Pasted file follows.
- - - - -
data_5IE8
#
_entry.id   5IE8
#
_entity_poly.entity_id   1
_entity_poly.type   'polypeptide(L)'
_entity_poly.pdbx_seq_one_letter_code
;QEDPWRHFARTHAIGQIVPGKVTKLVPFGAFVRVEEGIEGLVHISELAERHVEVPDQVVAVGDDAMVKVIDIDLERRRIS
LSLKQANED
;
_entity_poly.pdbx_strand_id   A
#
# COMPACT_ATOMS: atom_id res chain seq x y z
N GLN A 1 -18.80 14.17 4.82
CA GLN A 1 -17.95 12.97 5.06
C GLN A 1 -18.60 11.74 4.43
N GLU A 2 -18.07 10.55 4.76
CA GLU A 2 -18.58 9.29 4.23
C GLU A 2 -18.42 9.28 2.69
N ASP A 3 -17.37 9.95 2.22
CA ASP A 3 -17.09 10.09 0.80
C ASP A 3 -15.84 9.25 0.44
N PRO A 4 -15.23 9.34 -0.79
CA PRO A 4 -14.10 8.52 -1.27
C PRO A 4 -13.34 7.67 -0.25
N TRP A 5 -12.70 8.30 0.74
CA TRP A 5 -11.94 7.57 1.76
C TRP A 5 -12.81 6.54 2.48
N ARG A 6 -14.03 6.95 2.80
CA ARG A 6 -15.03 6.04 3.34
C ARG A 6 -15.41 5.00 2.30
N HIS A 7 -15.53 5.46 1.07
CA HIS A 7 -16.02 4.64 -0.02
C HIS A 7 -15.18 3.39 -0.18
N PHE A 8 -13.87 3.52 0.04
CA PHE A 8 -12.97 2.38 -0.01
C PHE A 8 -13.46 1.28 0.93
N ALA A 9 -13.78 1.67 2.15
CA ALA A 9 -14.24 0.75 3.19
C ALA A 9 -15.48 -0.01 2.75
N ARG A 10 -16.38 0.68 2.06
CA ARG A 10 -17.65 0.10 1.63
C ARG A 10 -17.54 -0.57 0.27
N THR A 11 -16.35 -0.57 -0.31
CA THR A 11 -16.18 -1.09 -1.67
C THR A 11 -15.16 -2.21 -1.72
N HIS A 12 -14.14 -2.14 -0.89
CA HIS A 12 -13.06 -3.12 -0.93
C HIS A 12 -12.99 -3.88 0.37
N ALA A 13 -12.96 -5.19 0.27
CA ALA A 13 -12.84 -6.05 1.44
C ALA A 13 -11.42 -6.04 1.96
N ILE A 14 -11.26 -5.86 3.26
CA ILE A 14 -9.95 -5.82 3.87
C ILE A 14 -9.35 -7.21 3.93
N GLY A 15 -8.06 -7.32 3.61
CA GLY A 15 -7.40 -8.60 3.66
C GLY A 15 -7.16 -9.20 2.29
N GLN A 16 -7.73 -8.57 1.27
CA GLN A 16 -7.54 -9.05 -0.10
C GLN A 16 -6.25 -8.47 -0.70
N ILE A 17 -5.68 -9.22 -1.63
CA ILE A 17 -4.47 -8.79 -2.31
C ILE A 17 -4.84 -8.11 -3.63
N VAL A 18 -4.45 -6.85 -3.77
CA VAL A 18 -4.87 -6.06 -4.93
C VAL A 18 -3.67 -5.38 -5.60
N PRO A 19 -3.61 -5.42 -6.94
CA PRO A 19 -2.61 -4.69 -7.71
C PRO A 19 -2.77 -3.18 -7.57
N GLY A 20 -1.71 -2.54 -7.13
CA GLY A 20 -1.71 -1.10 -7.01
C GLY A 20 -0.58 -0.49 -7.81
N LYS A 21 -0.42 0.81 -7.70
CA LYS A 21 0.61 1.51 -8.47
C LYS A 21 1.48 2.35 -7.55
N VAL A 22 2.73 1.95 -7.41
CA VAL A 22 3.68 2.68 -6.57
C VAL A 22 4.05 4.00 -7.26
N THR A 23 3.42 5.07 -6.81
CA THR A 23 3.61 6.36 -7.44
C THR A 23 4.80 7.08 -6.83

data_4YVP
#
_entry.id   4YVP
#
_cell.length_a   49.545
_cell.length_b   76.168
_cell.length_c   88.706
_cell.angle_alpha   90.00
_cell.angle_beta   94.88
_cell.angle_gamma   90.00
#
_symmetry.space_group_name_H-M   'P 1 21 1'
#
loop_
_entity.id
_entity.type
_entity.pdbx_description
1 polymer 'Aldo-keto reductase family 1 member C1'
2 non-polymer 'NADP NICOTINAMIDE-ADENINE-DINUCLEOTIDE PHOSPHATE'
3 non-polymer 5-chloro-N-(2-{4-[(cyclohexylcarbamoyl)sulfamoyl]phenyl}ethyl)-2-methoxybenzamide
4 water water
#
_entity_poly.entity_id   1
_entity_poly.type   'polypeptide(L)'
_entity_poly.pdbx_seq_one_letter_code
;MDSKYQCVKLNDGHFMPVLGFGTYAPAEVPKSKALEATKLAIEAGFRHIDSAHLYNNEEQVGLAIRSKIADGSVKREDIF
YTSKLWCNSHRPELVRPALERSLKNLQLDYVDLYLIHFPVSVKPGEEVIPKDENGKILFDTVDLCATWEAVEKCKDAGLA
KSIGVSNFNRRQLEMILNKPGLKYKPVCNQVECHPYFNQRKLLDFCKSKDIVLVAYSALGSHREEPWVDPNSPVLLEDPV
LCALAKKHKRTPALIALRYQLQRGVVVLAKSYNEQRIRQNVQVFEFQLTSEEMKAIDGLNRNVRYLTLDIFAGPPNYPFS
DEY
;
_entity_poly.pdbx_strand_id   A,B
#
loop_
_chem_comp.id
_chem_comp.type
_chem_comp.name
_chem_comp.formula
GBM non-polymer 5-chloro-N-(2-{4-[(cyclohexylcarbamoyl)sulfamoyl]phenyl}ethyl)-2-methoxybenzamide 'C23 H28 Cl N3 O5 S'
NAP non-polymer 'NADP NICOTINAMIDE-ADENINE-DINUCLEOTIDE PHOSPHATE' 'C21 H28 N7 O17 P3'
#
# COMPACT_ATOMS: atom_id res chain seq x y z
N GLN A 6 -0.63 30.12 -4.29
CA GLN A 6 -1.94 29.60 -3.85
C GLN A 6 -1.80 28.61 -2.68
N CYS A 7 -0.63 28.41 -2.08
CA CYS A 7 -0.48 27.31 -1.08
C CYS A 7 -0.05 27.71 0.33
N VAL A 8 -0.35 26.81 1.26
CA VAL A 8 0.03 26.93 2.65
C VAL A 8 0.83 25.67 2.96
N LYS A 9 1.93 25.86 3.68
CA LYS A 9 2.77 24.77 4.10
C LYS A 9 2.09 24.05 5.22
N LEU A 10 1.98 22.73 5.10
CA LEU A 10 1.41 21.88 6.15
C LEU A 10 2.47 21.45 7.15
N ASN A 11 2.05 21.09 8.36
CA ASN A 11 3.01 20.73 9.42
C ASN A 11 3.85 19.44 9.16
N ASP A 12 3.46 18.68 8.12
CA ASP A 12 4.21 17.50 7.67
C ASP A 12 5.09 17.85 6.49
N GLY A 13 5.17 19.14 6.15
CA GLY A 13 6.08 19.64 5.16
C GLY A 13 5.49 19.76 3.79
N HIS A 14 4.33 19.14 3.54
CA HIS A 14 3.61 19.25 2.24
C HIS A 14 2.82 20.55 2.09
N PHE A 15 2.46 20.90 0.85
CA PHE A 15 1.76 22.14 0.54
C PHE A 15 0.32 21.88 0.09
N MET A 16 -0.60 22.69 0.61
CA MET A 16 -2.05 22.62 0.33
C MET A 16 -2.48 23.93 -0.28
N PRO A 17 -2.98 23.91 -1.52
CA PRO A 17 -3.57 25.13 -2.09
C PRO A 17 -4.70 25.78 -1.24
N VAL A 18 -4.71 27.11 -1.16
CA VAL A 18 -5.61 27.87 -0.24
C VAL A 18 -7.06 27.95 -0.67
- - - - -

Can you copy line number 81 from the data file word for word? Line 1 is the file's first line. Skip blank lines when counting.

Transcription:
CA THR A 23 3.61 6.36 -7.44